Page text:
Piaf Review - Leeds Playhouse
For the past 40 years or so the musical play Piaf has been wowing audiences the world over.
The story of the French urchin Edith Gassion who was discovered singing in the street to earn her next meal is well known.
Reinvented as Edith Piaf and going on to become one of the world’s biggest-selling artists she found it difficult to leave her past behind and lived a life of lavish spending, hedonism and addiction to unsuitable men, alcohol and pain killers before dying aged 47.
Jenna Russell is superb as Piaf - she portrays Edith throughout the many stages of her life sympathetically and with consummate skill.
Her delivery of the sons is powerful and compelling and I liked the fact that some of the lyrics were in English.
The cockney twang of Russell’s dialogue grated at first but I understand the reasoning behind it: a way of reinforcing Edith’s life as a poor working-class girl.
The narrative is secondary to the songs and skirts over important aspects of her life and the period she was living in.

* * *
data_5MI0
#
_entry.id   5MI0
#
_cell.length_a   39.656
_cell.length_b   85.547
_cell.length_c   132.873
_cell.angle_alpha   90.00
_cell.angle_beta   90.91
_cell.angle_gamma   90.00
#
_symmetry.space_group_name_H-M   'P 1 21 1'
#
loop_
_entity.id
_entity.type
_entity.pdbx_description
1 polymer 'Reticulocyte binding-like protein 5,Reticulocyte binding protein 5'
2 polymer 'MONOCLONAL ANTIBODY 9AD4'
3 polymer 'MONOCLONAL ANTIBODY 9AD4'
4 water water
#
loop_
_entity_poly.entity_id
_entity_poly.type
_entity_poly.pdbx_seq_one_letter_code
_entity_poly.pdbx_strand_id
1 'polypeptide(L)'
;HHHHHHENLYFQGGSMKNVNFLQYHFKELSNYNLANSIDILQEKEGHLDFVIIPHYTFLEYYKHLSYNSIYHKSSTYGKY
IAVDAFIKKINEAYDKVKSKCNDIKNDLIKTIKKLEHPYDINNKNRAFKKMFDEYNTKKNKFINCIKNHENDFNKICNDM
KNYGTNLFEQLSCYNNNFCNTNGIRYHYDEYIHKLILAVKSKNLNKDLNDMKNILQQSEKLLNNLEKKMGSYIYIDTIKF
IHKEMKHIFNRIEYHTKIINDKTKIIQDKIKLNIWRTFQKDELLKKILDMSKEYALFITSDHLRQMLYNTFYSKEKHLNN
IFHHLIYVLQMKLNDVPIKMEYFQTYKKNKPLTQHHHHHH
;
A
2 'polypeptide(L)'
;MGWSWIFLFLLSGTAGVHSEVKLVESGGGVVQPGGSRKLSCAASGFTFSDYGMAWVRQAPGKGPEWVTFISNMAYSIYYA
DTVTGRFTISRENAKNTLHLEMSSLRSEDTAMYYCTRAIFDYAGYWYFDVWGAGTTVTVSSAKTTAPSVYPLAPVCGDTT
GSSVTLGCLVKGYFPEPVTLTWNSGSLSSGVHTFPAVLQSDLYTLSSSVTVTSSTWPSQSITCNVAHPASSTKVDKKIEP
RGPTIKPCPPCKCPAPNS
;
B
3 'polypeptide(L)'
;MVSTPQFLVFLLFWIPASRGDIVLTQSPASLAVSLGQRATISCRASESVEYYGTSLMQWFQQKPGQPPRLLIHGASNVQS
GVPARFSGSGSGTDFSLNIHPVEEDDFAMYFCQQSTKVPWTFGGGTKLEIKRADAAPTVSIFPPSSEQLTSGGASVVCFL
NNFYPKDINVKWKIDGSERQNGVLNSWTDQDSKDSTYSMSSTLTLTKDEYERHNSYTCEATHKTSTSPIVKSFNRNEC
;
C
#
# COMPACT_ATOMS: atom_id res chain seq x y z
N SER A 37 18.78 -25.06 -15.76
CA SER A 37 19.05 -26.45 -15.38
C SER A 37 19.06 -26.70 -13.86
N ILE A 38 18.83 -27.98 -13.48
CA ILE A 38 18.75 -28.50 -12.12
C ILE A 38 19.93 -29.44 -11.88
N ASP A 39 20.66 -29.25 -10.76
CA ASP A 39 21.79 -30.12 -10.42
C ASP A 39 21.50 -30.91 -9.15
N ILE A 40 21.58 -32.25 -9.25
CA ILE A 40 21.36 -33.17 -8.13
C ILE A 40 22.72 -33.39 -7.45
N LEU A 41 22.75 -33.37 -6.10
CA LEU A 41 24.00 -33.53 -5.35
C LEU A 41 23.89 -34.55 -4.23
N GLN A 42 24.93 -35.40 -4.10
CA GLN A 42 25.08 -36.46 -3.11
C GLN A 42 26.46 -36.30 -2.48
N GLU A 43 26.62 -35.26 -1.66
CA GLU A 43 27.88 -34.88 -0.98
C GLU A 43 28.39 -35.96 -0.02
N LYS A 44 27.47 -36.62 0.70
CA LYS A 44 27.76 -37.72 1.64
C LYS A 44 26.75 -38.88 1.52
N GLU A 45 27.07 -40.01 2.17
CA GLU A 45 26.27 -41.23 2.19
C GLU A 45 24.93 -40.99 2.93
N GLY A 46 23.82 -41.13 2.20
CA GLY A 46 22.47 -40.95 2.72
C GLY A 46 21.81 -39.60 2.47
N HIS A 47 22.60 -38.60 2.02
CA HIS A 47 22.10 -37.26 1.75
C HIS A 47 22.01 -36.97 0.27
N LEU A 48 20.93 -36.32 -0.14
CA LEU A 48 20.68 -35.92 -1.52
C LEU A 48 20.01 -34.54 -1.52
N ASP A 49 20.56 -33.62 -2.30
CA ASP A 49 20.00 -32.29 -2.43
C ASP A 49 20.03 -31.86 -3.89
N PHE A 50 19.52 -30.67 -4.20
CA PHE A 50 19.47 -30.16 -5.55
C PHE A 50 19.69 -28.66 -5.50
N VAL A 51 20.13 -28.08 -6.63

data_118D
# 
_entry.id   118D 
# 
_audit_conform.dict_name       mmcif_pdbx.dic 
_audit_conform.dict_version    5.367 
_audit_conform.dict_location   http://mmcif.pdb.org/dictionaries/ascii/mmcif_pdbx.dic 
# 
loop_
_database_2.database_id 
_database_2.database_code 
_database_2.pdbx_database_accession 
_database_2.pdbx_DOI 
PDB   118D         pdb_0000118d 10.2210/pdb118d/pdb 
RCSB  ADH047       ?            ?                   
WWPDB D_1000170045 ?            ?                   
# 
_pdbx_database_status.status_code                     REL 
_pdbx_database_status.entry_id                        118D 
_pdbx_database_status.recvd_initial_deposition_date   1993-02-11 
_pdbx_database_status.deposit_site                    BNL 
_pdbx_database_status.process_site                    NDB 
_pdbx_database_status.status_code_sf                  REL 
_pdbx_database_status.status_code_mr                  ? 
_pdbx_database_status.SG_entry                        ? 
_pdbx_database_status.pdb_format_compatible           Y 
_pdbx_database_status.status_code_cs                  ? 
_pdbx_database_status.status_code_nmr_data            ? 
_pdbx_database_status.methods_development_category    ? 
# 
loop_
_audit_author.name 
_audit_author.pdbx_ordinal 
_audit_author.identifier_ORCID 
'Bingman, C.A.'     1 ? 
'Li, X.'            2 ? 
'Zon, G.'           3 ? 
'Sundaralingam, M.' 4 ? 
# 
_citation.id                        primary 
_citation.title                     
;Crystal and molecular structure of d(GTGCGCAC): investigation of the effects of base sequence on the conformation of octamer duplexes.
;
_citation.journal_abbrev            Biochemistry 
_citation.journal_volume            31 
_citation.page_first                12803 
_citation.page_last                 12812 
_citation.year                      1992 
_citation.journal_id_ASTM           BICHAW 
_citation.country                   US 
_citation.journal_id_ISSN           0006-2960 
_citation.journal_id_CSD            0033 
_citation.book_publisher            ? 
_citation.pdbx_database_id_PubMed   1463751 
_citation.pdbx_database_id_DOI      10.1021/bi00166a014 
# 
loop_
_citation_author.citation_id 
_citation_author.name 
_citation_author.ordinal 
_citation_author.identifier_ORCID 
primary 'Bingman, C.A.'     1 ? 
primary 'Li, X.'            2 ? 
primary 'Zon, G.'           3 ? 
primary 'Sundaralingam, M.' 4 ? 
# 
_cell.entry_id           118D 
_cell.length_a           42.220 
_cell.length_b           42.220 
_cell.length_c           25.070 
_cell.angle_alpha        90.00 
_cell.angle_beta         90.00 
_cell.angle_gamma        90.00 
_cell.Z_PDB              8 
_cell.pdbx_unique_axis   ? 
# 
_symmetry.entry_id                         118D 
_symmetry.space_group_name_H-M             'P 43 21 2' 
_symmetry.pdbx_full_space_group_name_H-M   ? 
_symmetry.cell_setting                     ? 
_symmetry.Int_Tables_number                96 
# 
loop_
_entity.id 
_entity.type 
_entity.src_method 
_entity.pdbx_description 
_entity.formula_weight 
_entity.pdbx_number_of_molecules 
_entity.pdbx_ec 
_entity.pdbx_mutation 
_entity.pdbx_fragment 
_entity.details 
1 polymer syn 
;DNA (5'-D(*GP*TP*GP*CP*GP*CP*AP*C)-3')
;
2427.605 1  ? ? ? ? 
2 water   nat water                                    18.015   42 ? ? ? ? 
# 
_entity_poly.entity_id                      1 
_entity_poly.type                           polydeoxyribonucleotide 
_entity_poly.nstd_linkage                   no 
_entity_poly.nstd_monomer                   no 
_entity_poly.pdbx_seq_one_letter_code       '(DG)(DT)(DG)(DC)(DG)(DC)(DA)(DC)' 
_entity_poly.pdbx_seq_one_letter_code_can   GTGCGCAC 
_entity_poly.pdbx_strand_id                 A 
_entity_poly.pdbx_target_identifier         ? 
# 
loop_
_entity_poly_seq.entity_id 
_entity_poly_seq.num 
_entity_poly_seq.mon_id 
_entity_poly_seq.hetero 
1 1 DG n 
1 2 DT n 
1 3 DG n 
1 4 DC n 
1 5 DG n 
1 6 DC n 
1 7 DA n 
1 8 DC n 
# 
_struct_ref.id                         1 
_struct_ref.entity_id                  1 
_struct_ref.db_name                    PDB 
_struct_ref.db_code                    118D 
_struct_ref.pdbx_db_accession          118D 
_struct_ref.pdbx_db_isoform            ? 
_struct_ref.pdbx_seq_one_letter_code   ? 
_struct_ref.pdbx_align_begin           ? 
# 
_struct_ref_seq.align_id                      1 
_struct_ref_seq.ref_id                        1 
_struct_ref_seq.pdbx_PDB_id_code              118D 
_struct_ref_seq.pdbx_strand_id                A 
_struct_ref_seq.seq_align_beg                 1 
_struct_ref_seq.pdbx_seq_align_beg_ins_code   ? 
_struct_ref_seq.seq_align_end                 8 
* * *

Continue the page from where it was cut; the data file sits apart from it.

It helps if you are aware of her story beforehand to make sense of some of the scenes.
For example, her involvement in helping thousands of French Jews escape the Nazis should have been given more prominence and explained more fully.
The other eight members of the cast take on numerous roles.
Laura Pitt-Pulford is particularly impressive as Marlene Dietrich and Madeliene, Edith’s long-suffering secretary but the parts taken by the men are not as memorable.
All except Matthew Woodyatt who portrays Raymond and Charles Aznavour: he also plays a mean accordion
Toine, played by Sally-Ann Triplett is Edith’sconfidente and best friend on the streets and is warm-hearted and raucous. The pair have a fractious relationship in later years but it is clear the friendship is still there.